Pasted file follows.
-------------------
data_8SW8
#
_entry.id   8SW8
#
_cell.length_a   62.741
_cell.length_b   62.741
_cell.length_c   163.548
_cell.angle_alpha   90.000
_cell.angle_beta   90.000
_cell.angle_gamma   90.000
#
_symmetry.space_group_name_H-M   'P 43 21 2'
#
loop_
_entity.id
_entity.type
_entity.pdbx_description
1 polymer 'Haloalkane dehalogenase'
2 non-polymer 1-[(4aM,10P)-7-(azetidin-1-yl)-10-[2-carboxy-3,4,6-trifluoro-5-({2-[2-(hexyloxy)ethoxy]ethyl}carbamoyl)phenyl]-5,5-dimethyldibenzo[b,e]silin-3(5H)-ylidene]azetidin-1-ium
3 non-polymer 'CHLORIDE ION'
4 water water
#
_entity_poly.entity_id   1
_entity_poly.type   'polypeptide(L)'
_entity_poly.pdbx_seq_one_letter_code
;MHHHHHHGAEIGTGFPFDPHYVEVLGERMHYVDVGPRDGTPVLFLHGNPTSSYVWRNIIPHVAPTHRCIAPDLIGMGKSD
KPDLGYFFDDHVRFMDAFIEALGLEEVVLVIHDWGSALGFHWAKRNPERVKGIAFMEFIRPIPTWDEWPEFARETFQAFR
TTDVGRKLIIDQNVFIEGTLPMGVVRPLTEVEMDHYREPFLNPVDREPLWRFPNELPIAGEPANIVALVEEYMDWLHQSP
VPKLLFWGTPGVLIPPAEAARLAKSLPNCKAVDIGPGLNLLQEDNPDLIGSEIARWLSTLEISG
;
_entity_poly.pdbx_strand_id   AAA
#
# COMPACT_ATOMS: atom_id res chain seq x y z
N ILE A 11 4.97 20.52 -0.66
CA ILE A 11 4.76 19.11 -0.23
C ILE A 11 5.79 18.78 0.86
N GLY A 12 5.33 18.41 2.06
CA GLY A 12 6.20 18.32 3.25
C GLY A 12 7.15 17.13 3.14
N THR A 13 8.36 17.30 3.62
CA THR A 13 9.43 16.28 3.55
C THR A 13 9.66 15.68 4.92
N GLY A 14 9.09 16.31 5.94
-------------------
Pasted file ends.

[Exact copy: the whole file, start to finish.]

data_8SW8
#
_entry.id   8SW8
#
_cell.length_a   62.741
_cell.length_b   62.741
_cell.length_c   163.548
_cell.angle_alpha   90.000
_cell.angle_beta   90.000
_cell.angle_gamma   90.000
#
_symmetry.space_group_name_H-M   'P 43 21 2'
#
loop_
_entity.id
_entity.type
_entity.pdbx_description
1 polymer 'Haloalkane dehalogenase'
2 non-polymer 1-[(4aM,10P)-7-(azetidin-1-yl)-10-[2-carboxy-3,4,6-trifluoro-5-({2-[2-(hexyloxy)ethoxy]ethyl}carbamoyl)phenyl]-5,5-dimethyldibenzo[b,e]silin-3(5H)-ylidene]azetidin-1-ium
3 non-polymer 'CHLORIDE ION'
4 water water
#
_entity_poly.entity_id   1
_entity_poly.type   'polypeptide(L)'
_entity_poly.pdbx_seq_one_letter_code
;MHHHHHHGAEIGTGFPFDPHYVEVLGERMHYVDVGPRDGTPVLFLHGNPTSSYVWRNIIPHVAPTHRCIAPDLIGMGKSD
KPDLGYFFDDHVRFMDAFIEALGLEEVVLVIHDWGSALGFHWAKRNPERVKGIAFMEFIRPIPTWDEWPEFARETFQAFR
TTDVGRKLIIDQNVFIEGTLPMGVVRPLTEVEMDHYREPFLNPVDREPLWRFPNELPIAGEPANIVALVEEYMDWLHQSP
VPKLLFWGTPGVLIPPAEAARLAKSLPNCKAVDIGPGLNLLQEDNPDLIGSEIARWLSTLEISG
;
_entity_poly.pdbx_strand_id   AAA
#
# COMPACT_ATOMS: atom_id res chain seq x y z
N ILE A 11 4.97 20.52 -0.66
CA ILE A 11 4.76 19.11 -0.23
C ILE A 11 5.79 18.78 0.86
N GLY A 12 5.33 18.41 2.06
CA GLY A 12 6.20 18.32 3.25
C GLY A 12 7.15 17.13 3.14
N THR A 13 8.36 17.30 3.62
CA THR A 13 9.43 16.28 3.55
C THR A 13 9.66 15.68 4.92
N GLY A 14 9.09 16.31 5.94